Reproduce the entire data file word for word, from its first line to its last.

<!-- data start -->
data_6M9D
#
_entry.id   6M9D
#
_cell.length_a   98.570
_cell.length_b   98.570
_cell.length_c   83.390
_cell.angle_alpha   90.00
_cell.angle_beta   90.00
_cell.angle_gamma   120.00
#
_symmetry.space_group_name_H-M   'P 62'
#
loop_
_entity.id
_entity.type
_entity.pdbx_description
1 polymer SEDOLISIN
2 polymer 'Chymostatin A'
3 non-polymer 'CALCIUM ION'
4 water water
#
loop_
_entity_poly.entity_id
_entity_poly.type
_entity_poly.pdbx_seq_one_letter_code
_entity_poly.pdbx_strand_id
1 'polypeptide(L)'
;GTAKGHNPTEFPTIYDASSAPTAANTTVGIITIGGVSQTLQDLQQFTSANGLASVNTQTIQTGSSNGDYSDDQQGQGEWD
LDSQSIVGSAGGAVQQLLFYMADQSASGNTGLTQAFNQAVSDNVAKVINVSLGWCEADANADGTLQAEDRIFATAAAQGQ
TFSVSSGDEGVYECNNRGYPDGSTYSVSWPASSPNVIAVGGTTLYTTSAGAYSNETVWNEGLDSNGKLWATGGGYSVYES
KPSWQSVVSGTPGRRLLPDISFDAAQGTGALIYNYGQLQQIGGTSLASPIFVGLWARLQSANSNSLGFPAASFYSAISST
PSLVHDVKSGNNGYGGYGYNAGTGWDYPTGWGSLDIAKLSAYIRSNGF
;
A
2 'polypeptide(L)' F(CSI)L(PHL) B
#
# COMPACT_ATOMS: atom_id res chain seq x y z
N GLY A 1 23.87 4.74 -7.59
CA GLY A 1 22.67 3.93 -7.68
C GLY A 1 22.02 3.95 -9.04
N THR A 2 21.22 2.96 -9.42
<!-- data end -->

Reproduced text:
data_6M9D
#
_entry.id   6M9D
#
_cell.length_a   98.570
_cell.length_b   98.570
_cell.length_c   83.390
_cell.angle_alpha   90.00
_cell.angle_beta   90.00
_cell.angle_gamma   120.00
#
_symmetry.space_group_name_H-M   'P 62'
#
loop_
_entity.id
_entity.type
_entity.pdbx_description
1 polymer SEDOLISIN
2 polymer 'Chymostatin A'
3 non-polymer 'CALCIUM ION'
4 water water
#
loop_
_entity_poly.entity_id
_entity_poly.type
_entity_poly.pdbx_seq_one_letter_code
_entity_poly.pdbx_strand_id
1 'polypeptide(L)'
;GTAKGHNPTEFPTIYDASSAPTAANTTVGIITIGGVSQTLQDLQQFTSANGLASVNTQTIQTGSSNGDYSDDQQGQGEWD
LDSQSIVGSAGGAVQQLLFYMADQSASGNTGLTQAFNQAVSDNVAKVINVSLGWCEADANADGTLQAEDRIFATAAAQGQ
TFSVSSGDEGVYECNNRGYPDGSTYSVSWPASSPNVIAVGGTTLYTTSAGAYSNETVWNEGLDSNGKLWATGGGYSVYES
KPSWQSVVSGTPGRRLLPDISFDAAQGTGALIYNYGQLQQIGGTSLASPIFVGLWARLQSANSNSLGFPAASFYSAISST
PSLVHDVKSGNNGYGGYGYNAGTGWDYPTGWGSLDIAKLSAYIRSNGF
;
A
2 'polypeptide(L)' F(CSI)L(PHL) B
#
# COMPACT_ATOMS: atom_id res chain seq x y z
N GLY A 1 23.87 4.74 -7.59
CA GLY A 1 22.67 3.93 -7.68
C GLY A 1 22.02 3.95 -9.04
N THR A 2 21.22 2.96 -9.42